New research reveals that Internet TV viewers are just as, or more likely to watch regularly scheduled programming.
A Nielsen study is investigating whether the advent of streaming TV shows and movies from the Internet has affected the amount of regularly scheduled cable programming that viewers consume. Commissioned by the Cable & Telecommunications Association for Marketing, the study titled “Life is a Stream” surveyed 769 people aged between 18-49, using eight focus groups (that represent 11 percent of the U.S. population) to explore the viewing habits of consumers.
One key finding of the survey, which will be unveiled this week: 84 percent of such viewers reported that they are watching the same amount, or more, regularly scheduled TV since they started streaming or downloading content to watch on their TV set. Importantly for TV distributors, 92 percent of these entertainment enthusiasts subscribe to a pay TV service, with only 3 percent reporting plans to give up their subscription. Plus, more than half — 53 percent — said they have discovered shows by viewing them via the Internet first and then sought them out on regularly scheduled TV.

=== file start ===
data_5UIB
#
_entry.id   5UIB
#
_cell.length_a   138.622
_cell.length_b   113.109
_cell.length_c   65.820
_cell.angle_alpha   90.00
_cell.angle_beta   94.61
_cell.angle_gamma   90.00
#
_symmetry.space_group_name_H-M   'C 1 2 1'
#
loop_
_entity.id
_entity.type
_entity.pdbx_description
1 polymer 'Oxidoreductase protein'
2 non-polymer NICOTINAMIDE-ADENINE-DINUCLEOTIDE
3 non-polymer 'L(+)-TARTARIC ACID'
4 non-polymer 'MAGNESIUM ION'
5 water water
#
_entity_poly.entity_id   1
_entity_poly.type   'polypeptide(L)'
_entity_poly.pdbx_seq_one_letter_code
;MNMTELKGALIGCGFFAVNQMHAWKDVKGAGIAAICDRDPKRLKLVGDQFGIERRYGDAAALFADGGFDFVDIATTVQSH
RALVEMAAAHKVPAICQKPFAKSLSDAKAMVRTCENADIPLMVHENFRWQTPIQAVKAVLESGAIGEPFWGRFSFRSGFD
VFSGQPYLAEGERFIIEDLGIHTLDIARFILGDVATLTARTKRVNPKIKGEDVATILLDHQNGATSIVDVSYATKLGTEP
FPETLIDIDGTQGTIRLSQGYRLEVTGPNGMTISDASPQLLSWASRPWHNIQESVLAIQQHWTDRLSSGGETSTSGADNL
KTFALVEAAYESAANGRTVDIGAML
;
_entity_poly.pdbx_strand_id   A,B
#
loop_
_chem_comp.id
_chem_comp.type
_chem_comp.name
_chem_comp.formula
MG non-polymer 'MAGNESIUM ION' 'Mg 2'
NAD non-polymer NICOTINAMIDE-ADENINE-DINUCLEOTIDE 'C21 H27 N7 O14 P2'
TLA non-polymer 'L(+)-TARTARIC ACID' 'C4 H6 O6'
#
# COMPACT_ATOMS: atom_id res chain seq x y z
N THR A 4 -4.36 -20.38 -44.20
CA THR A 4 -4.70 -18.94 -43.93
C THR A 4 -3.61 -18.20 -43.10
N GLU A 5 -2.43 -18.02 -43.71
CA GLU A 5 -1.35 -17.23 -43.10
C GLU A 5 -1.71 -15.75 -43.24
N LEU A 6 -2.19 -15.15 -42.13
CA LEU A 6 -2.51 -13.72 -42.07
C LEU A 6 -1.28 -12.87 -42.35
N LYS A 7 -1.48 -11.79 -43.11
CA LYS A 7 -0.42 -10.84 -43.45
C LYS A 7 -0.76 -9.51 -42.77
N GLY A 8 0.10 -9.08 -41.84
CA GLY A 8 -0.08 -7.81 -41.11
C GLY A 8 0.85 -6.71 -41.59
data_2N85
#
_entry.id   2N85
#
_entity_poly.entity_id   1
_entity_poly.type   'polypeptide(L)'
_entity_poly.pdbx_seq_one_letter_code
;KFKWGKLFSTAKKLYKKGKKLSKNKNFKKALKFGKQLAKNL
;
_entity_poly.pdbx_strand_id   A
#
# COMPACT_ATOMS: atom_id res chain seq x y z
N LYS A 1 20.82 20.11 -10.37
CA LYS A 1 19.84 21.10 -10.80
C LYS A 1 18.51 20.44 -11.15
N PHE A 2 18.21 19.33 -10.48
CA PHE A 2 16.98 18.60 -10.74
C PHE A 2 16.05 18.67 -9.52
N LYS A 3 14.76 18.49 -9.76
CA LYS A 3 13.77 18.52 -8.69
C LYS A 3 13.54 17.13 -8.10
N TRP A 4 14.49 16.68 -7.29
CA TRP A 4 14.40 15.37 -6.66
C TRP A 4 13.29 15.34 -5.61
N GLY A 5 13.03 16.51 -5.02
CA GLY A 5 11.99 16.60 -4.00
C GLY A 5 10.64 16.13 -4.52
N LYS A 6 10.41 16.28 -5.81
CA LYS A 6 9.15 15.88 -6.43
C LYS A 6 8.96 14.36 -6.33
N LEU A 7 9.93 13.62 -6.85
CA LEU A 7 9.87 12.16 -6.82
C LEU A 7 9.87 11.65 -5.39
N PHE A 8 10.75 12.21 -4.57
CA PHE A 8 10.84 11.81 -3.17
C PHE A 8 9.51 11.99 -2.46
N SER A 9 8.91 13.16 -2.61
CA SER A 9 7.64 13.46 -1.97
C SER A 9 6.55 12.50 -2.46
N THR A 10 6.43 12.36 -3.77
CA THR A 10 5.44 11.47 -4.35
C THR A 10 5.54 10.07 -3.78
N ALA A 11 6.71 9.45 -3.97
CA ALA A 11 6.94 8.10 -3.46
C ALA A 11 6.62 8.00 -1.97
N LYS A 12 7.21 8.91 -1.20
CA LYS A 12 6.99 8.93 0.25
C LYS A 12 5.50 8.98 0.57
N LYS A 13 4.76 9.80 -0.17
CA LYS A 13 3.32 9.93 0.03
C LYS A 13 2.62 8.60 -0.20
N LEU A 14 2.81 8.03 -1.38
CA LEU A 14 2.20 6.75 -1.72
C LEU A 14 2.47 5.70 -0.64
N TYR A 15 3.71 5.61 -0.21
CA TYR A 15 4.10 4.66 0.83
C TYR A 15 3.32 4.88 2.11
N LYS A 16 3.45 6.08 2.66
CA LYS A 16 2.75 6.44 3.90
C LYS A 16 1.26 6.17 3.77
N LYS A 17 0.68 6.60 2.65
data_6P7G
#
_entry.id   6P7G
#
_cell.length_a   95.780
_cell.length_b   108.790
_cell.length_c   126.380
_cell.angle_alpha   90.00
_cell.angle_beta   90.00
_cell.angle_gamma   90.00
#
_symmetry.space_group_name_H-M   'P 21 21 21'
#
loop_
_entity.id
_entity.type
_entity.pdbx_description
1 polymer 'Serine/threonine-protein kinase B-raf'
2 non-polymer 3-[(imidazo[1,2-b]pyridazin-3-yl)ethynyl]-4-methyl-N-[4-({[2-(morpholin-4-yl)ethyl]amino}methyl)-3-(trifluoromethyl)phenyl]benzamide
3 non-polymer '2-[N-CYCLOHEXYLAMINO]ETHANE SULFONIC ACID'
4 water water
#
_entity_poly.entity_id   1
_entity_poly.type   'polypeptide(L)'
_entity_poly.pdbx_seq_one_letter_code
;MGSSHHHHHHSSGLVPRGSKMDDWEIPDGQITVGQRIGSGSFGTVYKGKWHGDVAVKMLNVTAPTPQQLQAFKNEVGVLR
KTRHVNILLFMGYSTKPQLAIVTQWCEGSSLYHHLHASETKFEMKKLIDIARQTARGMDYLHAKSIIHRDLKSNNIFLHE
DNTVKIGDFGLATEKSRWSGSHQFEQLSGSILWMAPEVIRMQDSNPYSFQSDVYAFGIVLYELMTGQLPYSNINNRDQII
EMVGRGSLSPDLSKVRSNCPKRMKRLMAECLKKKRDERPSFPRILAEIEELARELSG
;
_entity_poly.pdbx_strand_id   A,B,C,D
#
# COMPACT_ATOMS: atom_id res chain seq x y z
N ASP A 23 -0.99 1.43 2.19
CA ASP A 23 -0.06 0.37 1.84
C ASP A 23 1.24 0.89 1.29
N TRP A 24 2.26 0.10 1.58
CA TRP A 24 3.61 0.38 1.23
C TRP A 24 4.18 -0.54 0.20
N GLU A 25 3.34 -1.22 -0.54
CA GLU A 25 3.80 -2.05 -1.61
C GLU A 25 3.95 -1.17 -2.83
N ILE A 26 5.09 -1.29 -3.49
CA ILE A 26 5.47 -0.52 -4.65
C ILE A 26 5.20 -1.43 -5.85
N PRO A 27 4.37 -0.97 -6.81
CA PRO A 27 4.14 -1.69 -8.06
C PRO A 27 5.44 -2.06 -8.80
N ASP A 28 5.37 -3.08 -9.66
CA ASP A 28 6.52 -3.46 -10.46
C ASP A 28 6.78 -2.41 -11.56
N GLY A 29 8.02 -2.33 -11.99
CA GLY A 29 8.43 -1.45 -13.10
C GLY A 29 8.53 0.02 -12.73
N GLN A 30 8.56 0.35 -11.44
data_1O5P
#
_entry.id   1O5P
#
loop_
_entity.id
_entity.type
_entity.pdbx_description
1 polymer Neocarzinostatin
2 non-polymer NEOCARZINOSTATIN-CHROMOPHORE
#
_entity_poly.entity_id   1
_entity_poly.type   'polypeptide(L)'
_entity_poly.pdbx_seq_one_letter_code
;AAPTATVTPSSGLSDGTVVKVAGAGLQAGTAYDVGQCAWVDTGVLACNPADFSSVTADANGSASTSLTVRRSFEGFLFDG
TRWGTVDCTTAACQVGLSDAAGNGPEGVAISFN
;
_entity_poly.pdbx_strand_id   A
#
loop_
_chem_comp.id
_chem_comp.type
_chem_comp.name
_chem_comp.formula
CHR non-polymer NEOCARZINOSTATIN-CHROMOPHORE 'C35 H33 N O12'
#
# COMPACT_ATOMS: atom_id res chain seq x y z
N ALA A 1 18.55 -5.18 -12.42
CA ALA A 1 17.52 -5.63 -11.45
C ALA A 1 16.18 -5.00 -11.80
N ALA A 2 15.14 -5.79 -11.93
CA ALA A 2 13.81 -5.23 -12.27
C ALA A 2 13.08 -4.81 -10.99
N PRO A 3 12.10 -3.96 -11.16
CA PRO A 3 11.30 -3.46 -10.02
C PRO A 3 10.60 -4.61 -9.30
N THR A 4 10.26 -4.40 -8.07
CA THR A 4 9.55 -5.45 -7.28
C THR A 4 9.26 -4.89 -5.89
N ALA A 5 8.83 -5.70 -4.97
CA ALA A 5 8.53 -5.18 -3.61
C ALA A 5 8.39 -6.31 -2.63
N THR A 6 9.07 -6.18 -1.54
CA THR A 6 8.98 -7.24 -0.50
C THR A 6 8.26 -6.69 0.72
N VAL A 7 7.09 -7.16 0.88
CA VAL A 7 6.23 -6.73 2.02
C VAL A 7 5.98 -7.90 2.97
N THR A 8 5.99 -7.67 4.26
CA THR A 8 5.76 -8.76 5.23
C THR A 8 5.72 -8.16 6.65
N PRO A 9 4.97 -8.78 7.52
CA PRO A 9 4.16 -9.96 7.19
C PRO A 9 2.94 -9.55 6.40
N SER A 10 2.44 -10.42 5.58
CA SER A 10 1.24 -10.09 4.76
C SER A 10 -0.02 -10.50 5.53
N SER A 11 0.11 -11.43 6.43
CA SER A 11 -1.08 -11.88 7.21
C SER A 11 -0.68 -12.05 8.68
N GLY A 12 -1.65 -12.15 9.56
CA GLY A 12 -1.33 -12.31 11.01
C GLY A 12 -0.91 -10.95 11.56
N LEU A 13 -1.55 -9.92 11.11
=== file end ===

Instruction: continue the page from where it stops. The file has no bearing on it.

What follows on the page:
… All respondents had broadband connections and had watched full-length TV shows or movies from the Internet on the TV set at least once in the prior month via computers, iPad, mobile phone, a video game system, Internet-enabled HD TV, an Internet enabled Blu-ray player or other Internet-enabled device. The companies said the study has a margin of error of 2 percent.
[via Reuters ]
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